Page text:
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Nikon D750 vs Sony RX10 II

The Nikon D750 and the Sony Cyber-shot DSC-RX10 II are two enthusiast cameras that were announced, respectively, in September 2014 and June 2015. The D750 is a DSLR, while the RX10 II is a fixed lens compact. The cameras are based on a full frame (D750) and an one-inch (RX10 II) sensor. The Nikon has a resolution of 24.2 megapixels, whereas the Sony provides 20 MP.

Below is an overview of the main specs of the two cameras as a starting point for the comparison.

Headline Specifications
Nikon D750 versus Sony RX10 II
Nikon D750 Sony RX10 II
Digital single lens reflex Fixed lens compact camera
Nikon F mount lenses 24-200mm f/2.8
24.2 MP, Full Frame Sensor 20 MP, 1" Sensor
1080/60p Video 4K/30p Video
ISO 100-12,800 (50 - 51,200) ISO 100-12,800 (64 - 25,600)
Optical viewfinder Electronic viewfinder (2359k dots)
3.2 LCD, 1229k dots 3.0 LCD, 1229k dots
Tilting screen (no touchscreen) Tilting screen (not touch-sensitive)
6 shutter flaps per second 14 shutter flaps per second
Weathersealed bodyWeathersealed body
1230 shots per battery charge400 shots per battery charge
141 x 113 x 78 mm, 750 g 129 x 88 x 102 mm, 813 g

Going beyond this snapshot of core features and characteristics, what are the differences between the Nikon D750 and the Sony Cyber-shot DSC-RX10 II? Which one should you buy? Read on to find out how these two cameras compare with respect to their body size, their imaging sensors, their shooting features, their input-output connections, and their reception by expert reviewers.

Body comparison

The physical size and weight of the Nikon D750 and the Sony RX10 II are illustrated in the side-by-side display below. The two cameras are presented according to their relative size. Three successive views from the front, the top, and the rear are shown. All width, height and depth dimensions are rounded to the nearest millimeter.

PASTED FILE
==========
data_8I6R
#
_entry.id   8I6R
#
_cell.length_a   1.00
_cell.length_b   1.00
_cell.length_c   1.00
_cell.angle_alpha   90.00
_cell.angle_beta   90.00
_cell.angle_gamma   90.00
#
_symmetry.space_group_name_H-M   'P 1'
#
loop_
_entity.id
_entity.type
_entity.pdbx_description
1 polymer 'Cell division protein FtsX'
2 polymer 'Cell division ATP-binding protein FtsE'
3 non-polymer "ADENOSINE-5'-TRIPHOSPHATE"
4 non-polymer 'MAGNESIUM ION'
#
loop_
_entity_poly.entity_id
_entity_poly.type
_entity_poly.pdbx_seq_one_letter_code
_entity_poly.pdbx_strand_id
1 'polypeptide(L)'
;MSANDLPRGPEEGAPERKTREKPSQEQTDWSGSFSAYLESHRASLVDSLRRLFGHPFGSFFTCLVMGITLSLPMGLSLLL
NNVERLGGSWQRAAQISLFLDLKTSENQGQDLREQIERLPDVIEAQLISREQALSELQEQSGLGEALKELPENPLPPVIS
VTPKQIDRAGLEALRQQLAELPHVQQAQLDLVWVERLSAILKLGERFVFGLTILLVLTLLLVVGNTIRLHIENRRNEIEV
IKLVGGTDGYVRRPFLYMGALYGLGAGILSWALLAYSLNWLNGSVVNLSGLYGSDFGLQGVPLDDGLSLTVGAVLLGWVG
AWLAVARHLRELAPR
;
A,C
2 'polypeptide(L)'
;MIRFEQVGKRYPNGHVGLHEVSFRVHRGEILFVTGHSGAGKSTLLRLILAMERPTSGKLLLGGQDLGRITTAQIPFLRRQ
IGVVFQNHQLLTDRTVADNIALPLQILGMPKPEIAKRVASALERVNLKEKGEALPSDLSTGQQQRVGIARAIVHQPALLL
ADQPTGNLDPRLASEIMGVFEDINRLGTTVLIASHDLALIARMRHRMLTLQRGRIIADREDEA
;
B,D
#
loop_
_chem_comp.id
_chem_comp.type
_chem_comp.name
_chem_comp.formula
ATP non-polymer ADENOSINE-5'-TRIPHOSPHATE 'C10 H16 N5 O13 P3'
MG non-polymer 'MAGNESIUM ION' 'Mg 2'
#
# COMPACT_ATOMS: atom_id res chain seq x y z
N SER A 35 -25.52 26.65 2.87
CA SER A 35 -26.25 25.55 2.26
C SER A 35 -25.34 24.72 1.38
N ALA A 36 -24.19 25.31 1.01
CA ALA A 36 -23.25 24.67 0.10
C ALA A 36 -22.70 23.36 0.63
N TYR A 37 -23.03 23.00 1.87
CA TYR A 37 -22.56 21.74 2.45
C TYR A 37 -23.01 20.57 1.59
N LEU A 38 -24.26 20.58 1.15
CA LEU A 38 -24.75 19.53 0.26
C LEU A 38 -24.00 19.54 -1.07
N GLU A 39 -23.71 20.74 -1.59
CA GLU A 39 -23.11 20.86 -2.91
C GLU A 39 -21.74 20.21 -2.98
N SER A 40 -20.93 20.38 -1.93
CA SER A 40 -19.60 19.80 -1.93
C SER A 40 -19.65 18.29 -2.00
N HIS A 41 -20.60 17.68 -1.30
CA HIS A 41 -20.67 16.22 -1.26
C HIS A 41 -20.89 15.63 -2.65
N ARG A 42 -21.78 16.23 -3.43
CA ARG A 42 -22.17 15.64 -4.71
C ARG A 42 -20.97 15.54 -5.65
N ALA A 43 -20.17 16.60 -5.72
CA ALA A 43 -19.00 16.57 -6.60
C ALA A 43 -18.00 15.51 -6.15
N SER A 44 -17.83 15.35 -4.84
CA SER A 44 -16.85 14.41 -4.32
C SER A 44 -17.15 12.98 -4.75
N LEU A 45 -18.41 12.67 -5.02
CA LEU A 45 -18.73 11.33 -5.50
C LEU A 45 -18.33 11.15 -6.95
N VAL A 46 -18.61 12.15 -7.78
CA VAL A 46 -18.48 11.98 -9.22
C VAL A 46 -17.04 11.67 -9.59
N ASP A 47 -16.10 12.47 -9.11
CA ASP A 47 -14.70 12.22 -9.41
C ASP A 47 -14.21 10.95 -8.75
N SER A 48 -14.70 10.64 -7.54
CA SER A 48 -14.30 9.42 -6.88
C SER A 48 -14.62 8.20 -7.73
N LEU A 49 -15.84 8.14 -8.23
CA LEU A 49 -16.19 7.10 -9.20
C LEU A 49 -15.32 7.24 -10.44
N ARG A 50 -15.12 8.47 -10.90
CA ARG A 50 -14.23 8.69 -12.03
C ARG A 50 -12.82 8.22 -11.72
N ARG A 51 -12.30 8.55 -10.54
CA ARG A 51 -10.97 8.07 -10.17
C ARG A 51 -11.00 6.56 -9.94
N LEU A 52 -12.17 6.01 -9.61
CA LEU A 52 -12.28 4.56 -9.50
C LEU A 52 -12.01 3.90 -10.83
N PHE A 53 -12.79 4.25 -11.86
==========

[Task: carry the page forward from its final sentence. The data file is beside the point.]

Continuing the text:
Size Nikon D750 vs Sony RX10 II
Compare D750 versus RX10 II top
Comparison D750 or RX10 II rear

If the front view area (width x height) of the cameras is taken as an aggregate measure of their size, the Sony RX10 II is notably smaller (29 percent) than the Nikon D750. In this context, it is worth noting that both cameras are splash and dust-proof and can, hence, be used in inclement weather conditions or harsh environments.

The above size and weight comparisons are to some extent incomplete and possibly misleading, as the RX10 II has a lens built in, whereas the D750 is an interchangeable lens camera that requires a separate lens. Attaching the latter will add extra weight and bulk to the setup. You can compare the optics available for the D750 and their specifications in the Nikon Lens Catalog.

Concerning battery life, the D750 gets 1230 shots out of its EN-EL15 battery, while the RX10 II can take 400 images on a single charge of its NP-FW50 power pack. The power pack in the RX10 II can be charged via the USB port, which can be very convenient when travelling.

The adjacent table lists the principal physical characteristics of the two cameras alongside a wider set of alternatives. In case you want to display and compare another camera duo, just click on the right or left arrow next to the camera that you would like to inspect. Alternatively, you can also use the CAM-parator to select your camera combination among a larger number of options.

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Body Specifications
  Camera
Model
Camera
Width
Camera
Height
Camera
Depth
Camera
Weight
Battery
Life 1
Weather
Sealing
Camera
Launch 2
Launch
Price (USD)
Street
Price
 
Nikon D750 5.6 in 4.4 in 3.1 in 26.5 oz 1230 Y Sep 2014 2,299i
 
Sony RX10 II 5.1 in 3.5 in 4.0 in 28.7 oz 400 Y Jun 2015 1,299i
 
Canon 80D 5.5 in 4.1 in 3.1 in 25.8 oz 960 Y Feb 2016 1,199i
 
Canon G3 X 4.8 in 3.0 in 4.1 in 25.9 oz 300 Y Jun 2015 999 i
 
Leica SL 5.8 in 4.1 in 1.5 in 29.9 oz 400 Y Oct 2015 7,450i
 
Nikon D780 5.7 in 4.6 in 3.0 in 29.6 oz 2260 Y Jan 2020 2,299 i
 
Nikon D5 6.3 in 6.3 in 3.6 in 49.9 oz 3780 Y Jan 2016 6,499i
 
Nikon D500 5.8 in 4.5 in 3.2 in 30.3 oz 1240 Y Jan 2016 1,999 i